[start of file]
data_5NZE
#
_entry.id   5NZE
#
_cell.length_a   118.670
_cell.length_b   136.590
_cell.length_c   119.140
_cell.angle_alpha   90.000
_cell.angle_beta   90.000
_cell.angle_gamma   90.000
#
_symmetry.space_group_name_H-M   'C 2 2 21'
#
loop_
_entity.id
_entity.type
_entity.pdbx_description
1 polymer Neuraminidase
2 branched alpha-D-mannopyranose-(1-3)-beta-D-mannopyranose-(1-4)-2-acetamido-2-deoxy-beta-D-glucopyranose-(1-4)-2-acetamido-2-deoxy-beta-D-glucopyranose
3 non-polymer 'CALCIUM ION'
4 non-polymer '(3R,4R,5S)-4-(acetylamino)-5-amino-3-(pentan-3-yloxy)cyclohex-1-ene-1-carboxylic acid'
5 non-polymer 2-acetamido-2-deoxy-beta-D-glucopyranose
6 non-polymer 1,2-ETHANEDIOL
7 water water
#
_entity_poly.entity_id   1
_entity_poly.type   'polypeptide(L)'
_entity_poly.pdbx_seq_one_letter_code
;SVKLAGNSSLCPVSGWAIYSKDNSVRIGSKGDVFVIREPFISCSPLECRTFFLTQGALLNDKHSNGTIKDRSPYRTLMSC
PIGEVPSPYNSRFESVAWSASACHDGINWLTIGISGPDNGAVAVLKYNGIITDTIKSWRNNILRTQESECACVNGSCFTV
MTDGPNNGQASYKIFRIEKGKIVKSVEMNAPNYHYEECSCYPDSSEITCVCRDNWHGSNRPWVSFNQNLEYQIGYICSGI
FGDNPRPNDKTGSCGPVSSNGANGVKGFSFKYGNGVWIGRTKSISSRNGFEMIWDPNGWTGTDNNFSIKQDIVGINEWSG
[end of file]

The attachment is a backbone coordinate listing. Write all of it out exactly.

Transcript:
data_5NZE
#
_entry.id   5NZE
#
_cell.length_a   118.670
_cell.length_b   136.590
_cell.length_c   119.140
_cell.angle_alpha   90.000
_cell.angle_beta   90.000
_cell.angle_gamma   90.000
#
_symmetry.space_group_name_H-M   'C 2 2 21'
#
loop_
_entity.id
_entity.type
_entity.pdbx_description
1 polymer Neuraminidase
2 branched alpha-D-mannopyranose-(1-3)-beta-D-mannopyranose-(1-4)-2-acetamido-2-deoxy-beta-D-glucopyranose-(1-4)-2-acetamido-2-deoxy-beta-D-glucopyranose
3 non-polymer 'CALCIUM ION'
4 non-polymer '(3R,4R,5S)-4-(acetylamino)-5-amino-3-(pentan-3-yloxy)cyclohex-1-ene-1-carboxylic acid'
5 non-polymer 2-acetamido-2-deoxy-beta-D-glucopyranose
6 non-polymer 1,2-ETHANEDIOL
7 water water
#
_entity_poly.entity_id   1
_entity_poly.type   'polypeptide(L)'
_entity_poly.pdbx_seq_one_letter_code
;SVKLAGNSSLCPVSGWAIYSKDNSVRIGSKGDVFVIREPFISCSPLECRTFFLTQGALLNDKHSNGTIKDRSPYRTLMSC
PIGEVPSPYNSRFESVAWSASACHDGINWLTIGISGPDNGAVAVLKYNGIITDTIKSWRNNILRTQESECACVNGSCFTV
MTDGPNNGQASYKIFRIEKGKIVKSVEMNAPNYHYEECSCYPDSSEITCVCRDNWHGSNRPWVSFNQNLEYQIGYICSGI
FGDNPRPNDKTGSCGPVSSNGANGVKGFSFKYGNGVWIGRTKSISSRNGFEMIWDPNGWTGTDNNFSIKQDIVGINEWSG